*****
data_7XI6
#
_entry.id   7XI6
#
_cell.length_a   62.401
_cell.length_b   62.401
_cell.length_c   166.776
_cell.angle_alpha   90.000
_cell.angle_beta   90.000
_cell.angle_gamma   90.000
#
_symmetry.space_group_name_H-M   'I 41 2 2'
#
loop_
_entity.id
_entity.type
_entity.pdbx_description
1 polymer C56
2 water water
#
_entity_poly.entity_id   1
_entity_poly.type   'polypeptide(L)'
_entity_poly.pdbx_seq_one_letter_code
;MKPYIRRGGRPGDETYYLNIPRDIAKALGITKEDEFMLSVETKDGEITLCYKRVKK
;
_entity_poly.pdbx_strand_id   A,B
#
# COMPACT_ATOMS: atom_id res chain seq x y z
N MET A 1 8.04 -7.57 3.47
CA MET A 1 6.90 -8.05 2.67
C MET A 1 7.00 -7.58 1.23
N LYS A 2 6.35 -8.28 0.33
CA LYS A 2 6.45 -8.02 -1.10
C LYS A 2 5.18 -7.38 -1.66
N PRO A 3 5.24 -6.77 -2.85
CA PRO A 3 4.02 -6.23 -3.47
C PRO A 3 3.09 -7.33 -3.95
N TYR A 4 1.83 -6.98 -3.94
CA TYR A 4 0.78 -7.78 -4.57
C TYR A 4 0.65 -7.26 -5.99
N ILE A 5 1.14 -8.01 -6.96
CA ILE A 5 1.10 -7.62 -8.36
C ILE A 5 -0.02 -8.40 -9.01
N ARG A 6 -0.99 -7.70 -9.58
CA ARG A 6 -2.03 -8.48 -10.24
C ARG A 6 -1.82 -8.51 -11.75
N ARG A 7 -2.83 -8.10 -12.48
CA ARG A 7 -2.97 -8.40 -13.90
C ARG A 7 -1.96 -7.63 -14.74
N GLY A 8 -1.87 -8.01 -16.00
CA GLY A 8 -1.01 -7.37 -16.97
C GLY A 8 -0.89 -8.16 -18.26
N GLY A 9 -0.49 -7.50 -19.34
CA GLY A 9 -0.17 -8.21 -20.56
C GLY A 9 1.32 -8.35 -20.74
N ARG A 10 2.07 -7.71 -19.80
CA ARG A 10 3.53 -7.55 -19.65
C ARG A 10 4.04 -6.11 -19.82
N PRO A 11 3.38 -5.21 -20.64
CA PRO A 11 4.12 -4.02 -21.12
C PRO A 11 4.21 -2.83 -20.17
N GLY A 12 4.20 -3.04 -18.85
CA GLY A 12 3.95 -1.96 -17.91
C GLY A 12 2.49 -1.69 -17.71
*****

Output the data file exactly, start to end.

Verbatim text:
data_7XI6
#
_entry.id   7XI6
#
_cell.length_a   62.401
_cell.length_b   62.401
_cell.length_c   166.776
_cell.angle_alpha   90.000
_cell.angle_beta   90.000
_cell.angle_gamma   90.000
#
_symmetry.space_group_name_H-M   'I 41 2 2'
#
loop_
_entity.id
_entity.type
_entity.pdbx_description
1 polymer C56
2 water water
#
_entity_poly.entity_id   1
_entity_poly.type   'polypeptide(L)'
_entity_poly.pdbx_seq_one_letter_code
;MKPYIRRGGRPGDETYYLNIPRDIAKALGITKEDEFMLSVETKDGEITLCYKRVKK
;
_entity_poly.pdbx_strand_id   A,B
#
# COMPACT_ATOMS: atom_id res chain seq x y z
N MET A 1 8.04 -7.57 3.47
CA MET A 1 6.90 -8.05 2.67
C MET A 1 7.00 -7.58 1.23
N LYS A 2 6.35 -8.28 0.33
CA LYS A 2 6.45 -8.02 -1.10
C LYS A 2 5.18 -7.38 -1.66
N PRO A 3 5.24 -6.77 -2.85
CA PRO A 3 4.02 -6.23 -3.47
C PRO A 3 3.09 -7.33 -3.95
N TYR A 4 1.83 -6.98 -3.94
CA TYR A 4 0.78 -7.78 -4.57
C TYR A 4 0.65 -7.26 -5.99
N ILE A 5 1.14 -8.01 -6.96
CA ILE A 5 1.10 -7.62 -8.36
C ILE A 5 -0.02 -8.40 -9.01
N ARG A 6 -0.99 -7.70 -9.58
CA ARG A 6 -2.03 -8.48 -10.24
C ARG A 6 -1.82 -8.51 -11.75
N ARG A 7 -2.83 -8.10 -12.48
CA ARG A 7 -2.97 -8.40 -13.90
C ARG A 7 -1.96 -7.63 -14.74
N GLY A 8 -1.87 -8.01 -16.00
CA GLY A 8 -1.01 -7.37 -16.97
C GLY A 8 -0.89 -8.16 -18.26
N GLY A 9 -0.49 -7.50 -19.34
CA GLY A 9 -0.17 -8.21 -20.56
C GLY A 9 1.32 -8.35 -20.74
N ARG A 10 2.07 -7.71 -19.80
CA ARG A 10 3.53 -7.55 -19.65
C ARG A 10 4.04 -6.11 -19.82
N PRO A 11 3.38 -5.21 -20.64
CA PRO A 11 4.12 -4.02 -21.12
C PRO A 11 4.21 -2.83 -20.17
N GLY A 12 4.20 -3.04 -18.85
CA GLY A 12 3.95 -1.96 -17.91
C GLY A 12 2.49 -1.69 -17.71